CONCLUSIONS

Single-dose baloxavir was without evident safety concerns, was superior to placebo in alleviating influenza symptoms, and was superior to both oseltamivir and placebo in reducing the viral load 1 day after initiation of the trial regimen in patients with uncomplicated influenza. Evidence for the development of decreased susceptibility to baloxavir after treatment was also observed. (Funded by Shionogi; JapicCTI number, 153090, and CAPSTONE-1 ClinicalTrials.gov number, NCT02954354. opens in new tab.)

FULL TEXT

https://www.nejm.org/doi/10.1056/NEJMoa1716197

 

FDA approves new drug to treat influenza [press release].

Silver Spring, MD: U.S. Food and Drug Administration; Oct 24, 2018. https://www.fda.gov/NewsEvents/Newsroom/PressAnnouncements/ucm624226.htm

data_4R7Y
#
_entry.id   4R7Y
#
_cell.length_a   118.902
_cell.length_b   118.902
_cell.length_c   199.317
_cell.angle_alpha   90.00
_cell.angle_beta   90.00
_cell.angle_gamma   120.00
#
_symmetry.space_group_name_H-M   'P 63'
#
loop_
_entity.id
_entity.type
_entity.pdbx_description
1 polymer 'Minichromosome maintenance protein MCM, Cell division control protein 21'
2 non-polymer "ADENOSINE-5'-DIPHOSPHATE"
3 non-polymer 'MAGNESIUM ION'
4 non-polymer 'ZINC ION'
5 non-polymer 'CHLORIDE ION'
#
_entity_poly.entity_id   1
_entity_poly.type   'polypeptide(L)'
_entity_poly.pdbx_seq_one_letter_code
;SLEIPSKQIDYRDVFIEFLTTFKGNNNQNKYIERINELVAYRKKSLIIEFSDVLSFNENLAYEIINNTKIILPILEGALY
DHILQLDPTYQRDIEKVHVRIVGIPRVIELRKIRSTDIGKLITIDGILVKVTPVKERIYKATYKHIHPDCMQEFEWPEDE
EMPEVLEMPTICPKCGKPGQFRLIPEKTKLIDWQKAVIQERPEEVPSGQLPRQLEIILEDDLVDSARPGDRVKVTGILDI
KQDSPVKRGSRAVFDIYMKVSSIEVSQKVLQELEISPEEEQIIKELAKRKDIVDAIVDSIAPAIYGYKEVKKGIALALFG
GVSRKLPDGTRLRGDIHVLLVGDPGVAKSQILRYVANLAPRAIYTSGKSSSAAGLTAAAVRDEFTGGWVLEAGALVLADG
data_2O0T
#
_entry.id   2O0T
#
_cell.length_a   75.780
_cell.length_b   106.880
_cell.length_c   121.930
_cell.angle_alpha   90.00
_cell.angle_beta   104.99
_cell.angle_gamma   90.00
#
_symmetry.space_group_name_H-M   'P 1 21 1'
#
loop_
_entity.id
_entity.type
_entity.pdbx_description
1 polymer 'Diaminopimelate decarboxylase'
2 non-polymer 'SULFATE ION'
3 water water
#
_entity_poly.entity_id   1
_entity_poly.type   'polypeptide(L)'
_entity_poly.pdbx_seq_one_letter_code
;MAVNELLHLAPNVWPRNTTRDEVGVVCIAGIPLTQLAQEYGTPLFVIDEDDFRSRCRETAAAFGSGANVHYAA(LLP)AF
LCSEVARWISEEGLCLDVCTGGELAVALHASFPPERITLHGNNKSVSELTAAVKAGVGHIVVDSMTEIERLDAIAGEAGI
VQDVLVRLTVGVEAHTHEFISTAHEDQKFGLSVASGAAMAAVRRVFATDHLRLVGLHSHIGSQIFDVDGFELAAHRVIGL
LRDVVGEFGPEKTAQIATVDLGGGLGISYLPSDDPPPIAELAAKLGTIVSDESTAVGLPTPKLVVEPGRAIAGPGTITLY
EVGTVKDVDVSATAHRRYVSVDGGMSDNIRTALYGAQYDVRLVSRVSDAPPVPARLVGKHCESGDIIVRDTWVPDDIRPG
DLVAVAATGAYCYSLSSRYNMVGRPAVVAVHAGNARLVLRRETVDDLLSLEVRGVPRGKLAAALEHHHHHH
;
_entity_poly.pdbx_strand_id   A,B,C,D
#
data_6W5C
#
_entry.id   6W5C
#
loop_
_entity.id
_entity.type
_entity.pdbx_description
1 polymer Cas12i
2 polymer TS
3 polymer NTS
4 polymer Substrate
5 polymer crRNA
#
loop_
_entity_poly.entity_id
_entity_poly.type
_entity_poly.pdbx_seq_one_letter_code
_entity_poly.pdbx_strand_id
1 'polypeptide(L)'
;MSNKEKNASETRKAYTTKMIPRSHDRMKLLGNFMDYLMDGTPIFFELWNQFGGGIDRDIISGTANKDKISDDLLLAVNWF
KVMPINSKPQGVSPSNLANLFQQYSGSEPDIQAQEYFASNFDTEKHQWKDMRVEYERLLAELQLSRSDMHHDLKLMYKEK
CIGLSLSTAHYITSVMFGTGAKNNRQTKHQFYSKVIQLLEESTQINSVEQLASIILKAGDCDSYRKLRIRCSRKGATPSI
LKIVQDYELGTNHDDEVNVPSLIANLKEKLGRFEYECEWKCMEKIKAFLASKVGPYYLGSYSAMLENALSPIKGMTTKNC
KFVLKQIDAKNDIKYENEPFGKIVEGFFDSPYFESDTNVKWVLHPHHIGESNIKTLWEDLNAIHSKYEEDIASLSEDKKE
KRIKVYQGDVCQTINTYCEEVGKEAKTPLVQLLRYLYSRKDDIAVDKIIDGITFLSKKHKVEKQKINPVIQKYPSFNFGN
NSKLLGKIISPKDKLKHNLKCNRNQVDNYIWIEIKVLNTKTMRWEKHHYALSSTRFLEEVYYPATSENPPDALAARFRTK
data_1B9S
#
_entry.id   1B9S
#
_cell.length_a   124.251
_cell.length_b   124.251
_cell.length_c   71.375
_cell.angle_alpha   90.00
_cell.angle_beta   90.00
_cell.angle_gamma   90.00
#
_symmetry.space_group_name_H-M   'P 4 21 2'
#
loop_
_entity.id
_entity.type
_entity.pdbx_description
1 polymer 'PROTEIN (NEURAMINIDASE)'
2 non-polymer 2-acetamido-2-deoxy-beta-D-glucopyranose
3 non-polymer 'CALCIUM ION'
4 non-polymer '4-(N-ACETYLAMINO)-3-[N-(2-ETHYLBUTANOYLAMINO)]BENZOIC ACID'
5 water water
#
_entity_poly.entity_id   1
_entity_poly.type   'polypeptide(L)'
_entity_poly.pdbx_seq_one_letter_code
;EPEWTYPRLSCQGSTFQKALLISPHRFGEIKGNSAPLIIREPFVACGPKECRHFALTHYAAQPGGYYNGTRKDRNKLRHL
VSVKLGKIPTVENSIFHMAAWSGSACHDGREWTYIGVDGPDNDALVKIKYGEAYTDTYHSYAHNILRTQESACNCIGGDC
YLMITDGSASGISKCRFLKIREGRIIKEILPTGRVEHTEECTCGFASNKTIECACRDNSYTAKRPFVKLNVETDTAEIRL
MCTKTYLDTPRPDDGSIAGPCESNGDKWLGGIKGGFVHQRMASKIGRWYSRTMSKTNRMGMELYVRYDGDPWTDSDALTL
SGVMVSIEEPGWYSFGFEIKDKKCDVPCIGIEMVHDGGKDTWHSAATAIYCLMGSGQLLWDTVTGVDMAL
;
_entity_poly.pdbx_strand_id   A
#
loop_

December 27, 2019 at 8:23 am

2018 European Guideline on the organization of a consultation for Sexually Transmitted Infections.

J Eur Acad Dermatol Venereol. August 2019 V.33 N.8 P.1452-1458.

Gamoudi D, Flew S, Cusini M, Benardon S, Poder A, Radcliffe K.

This is an update of the 2012 IUSTI guideline. In this new version, we have expanded the sections on sexual history taking to include PEP and PrEP use, intimate partner and gender‐based violence, chemsex, swinging and psychosexual problems. We highlight the potential for the use of technology in the context of sexual health to facilitate sexual history taking and partner notification. We have explained the principle of safeguarding young and other vulnerable people who may present to services.